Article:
OPINION: Why it's time for Chicago's tech scene to get serious

SHARE OPINION: Why it's time for Chicago's tech scene to get serious

Fred Hoch, CEO of the Illinois Technology Association, analyzes Chicago’s tech community and lays out his plan for making it better.

In our tech community, we tend to get excited about the new stuff – the new incubator, the new startup, the large exit. Because we’re young, we haven’t become blasé about the next big thing.

Our relative youth also means we still have the chance to shape our identity. And as promising as the big score is, it’s important to look past the app of the moment to those areas that play off of our strengths. Chicago will be stronger if our talent is focused on transforming industries — not delivering cupcakes faster.

Over the next several weeks, I’m going to provide an overview of Chicago’s tech scene, describing where we stand vis-à-vis the Silicon Valleys and Alleys of the world. I’ll detail our current status, what our goals need to be if we truly want to be considered a tech powerhouse, and the metrics that are most important for evaluating our success. To start, a view from 30,000 feet.

The Market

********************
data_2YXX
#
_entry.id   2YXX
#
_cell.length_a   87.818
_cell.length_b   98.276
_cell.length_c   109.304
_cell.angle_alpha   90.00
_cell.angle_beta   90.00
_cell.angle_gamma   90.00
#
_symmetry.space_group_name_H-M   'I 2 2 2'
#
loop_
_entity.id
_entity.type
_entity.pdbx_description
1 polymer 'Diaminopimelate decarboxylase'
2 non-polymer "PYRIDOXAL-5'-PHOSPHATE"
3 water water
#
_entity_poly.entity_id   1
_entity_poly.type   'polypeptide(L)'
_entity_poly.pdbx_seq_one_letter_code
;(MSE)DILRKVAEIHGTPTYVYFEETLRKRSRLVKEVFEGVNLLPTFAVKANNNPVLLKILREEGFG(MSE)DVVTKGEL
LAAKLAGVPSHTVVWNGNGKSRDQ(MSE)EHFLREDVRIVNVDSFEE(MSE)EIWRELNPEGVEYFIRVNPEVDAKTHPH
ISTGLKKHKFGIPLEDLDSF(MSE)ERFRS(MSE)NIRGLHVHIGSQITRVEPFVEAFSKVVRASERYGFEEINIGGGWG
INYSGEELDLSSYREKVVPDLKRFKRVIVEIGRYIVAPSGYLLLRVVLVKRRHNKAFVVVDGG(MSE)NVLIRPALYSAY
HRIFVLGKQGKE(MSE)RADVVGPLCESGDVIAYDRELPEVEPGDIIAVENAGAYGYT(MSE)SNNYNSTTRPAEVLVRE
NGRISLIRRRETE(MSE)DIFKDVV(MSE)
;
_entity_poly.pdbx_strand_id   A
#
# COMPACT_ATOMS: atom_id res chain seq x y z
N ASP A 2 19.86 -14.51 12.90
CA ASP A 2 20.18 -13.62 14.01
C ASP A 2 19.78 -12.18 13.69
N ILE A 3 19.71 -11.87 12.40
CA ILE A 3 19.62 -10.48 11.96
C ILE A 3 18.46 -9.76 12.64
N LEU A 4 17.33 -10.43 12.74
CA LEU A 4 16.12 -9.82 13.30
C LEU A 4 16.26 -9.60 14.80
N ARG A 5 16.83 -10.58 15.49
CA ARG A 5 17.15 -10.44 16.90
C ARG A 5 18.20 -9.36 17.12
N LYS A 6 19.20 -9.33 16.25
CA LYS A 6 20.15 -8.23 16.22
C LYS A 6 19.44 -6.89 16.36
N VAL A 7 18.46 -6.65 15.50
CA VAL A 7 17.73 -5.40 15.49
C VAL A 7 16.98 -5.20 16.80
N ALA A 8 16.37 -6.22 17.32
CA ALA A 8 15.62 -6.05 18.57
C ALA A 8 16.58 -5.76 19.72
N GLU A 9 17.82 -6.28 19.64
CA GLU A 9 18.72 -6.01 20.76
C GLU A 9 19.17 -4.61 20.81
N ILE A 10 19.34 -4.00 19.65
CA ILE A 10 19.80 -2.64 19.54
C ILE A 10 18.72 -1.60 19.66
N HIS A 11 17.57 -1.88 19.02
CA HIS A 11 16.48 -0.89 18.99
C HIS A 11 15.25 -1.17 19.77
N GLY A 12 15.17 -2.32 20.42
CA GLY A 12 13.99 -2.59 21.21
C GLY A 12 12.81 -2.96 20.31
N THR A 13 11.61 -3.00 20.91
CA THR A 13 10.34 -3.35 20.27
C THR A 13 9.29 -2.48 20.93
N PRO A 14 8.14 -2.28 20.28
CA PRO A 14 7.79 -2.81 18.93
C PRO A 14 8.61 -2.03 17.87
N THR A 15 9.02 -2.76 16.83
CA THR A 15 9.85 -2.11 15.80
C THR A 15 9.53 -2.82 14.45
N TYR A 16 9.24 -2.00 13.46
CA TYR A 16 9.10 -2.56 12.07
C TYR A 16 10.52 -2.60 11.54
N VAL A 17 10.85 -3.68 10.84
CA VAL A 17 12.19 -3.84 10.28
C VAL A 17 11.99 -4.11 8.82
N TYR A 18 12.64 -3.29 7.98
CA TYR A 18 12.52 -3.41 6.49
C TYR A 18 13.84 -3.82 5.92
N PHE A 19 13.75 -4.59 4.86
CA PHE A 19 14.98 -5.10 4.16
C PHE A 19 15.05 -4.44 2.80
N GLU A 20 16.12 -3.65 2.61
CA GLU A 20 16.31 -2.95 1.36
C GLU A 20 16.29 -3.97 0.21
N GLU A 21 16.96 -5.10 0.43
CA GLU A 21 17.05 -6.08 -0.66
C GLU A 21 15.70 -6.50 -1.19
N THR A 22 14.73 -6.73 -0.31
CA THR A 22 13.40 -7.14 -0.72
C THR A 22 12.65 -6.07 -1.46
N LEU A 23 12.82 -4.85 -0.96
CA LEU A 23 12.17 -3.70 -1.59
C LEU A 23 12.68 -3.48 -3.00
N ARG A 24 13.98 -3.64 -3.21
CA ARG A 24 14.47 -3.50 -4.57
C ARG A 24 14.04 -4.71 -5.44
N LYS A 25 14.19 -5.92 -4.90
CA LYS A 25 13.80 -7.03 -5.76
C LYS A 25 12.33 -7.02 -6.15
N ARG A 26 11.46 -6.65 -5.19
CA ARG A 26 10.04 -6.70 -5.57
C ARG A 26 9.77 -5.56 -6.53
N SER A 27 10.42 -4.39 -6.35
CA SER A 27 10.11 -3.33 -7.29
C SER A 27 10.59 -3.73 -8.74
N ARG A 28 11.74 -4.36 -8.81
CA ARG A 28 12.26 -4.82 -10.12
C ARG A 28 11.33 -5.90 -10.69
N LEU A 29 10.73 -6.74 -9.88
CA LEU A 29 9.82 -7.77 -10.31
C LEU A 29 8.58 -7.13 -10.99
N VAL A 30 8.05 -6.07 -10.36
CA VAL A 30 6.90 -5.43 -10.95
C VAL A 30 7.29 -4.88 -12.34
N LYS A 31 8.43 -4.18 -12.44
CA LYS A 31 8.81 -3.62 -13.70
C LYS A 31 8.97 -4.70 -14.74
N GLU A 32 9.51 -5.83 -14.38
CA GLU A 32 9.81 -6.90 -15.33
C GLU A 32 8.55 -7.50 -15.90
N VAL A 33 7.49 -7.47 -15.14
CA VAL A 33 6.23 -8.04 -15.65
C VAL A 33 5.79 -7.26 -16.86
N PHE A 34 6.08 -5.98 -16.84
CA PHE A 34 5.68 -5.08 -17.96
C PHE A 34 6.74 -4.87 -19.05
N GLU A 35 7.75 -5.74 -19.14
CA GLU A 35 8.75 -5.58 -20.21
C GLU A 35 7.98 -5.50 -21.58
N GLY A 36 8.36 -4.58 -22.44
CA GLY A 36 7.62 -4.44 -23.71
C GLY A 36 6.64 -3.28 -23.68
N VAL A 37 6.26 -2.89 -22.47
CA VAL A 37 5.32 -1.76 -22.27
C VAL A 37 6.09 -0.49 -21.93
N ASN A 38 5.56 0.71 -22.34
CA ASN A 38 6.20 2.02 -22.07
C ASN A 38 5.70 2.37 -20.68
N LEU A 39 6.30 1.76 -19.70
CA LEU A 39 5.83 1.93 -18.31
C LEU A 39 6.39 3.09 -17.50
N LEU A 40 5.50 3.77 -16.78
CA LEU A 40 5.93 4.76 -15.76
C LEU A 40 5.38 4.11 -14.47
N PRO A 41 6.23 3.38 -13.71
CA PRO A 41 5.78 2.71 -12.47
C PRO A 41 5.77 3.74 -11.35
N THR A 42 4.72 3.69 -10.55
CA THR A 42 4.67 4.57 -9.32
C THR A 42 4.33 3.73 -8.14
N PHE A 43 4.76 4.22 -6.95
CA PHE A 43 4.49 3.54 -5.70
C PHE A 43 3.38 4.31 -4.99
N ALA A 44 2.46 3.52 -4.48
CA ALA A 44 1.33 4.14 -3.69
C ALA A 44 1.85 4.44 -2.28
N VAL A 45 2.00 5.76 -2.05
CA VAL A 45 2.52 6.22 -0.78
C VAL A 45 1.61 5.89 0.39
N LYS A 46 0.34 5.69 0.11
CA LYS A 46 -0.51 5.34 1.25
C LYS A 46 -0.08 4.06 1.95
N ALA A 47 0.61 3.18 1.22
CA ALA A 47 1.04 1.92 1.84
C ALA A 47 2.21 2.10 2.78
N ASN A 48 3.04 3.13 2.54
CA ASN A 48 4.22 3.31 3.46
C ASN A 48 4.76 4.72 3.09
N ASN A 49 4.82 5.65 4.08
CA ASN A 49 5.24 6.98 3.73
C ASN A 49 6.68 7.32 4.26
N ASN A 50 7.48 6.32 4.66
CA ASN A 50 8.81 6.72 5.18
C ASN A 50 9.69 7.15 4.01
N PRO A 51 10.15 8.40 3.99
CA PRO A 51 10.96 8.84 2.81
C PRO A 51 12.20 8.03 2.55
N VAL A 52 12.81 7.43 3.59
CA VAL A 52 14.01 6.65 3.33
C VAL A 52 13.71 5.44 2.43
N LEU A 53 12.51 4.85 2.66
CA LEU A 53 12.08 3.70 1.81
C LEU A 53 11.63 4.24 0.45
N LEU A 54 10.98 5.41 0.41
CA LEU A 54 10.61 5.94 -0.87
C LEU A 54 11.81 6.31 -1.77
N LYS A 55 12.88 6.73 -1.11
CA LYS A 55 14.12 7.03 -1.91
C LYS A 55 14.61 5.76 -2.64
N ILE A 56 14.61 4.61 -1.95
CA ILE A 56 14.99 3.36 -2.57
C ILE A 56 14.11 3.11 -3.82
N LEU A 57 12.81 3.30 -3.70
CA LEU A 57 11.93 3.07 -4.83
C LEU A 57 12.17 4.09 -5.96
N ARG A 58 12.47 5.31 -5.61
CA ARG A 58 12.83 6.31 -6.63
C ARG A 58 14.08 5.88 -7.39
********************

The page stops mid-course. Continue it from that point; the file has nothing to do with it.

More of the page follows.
Each community has its own attributes. From Silicon Valley to Austin to Boston to Taipei, success has largely been determined by unique factors that make up those communities.

Replication of those factors is impossible. Do we have Silicon Valley’s history or Boston’s biomedical resources? No, but we have our own history and our own research hospitals. Does Derrick Rose try to be Michael Jordan? No, that would be a fool’s errand. He strives to be the best basketball player he can be. He’s still an All Star — just different. So too is Chicago.

Today’s thinking has focused on building a consumer technology industry, ignoring the plain fact that we are a B2B technology capital. If we are to build the kind of tech community that creates jobs and prosperity, we must direct our talent and resources towards the area where we have the greatest opportunity: transforming industries.

In verticals such as financial services, marketing/advertising, manufacturing, real estate, travel and healthcare, Illinois is home to the companies that are leading the digital business revolution. These companies provide technology solutions that impact the entire nation. Just because they’re not always coded by kids in T-shirts doesn’t mean they aren’t valuable contributions.

The Current State

So where do we stand today? Chicago has five essential assets and four resources we need to make the most of those. They are as follows:

Startups: It’s time to get real. We need to do all we can to help promising startups succeed, and we need to make it easier for the others to fail fast. The last few years have seen a tremendous increase and great exposure for startups through infrastructure from ITA, TechNexus, 1871, TechStars and Built in Chicago among others. While we’ve had a quantity increase, we are just now seeing a focus on quality. How many startups are going to get to the $2M in revenue milestone? How many should be folded into other enterprises?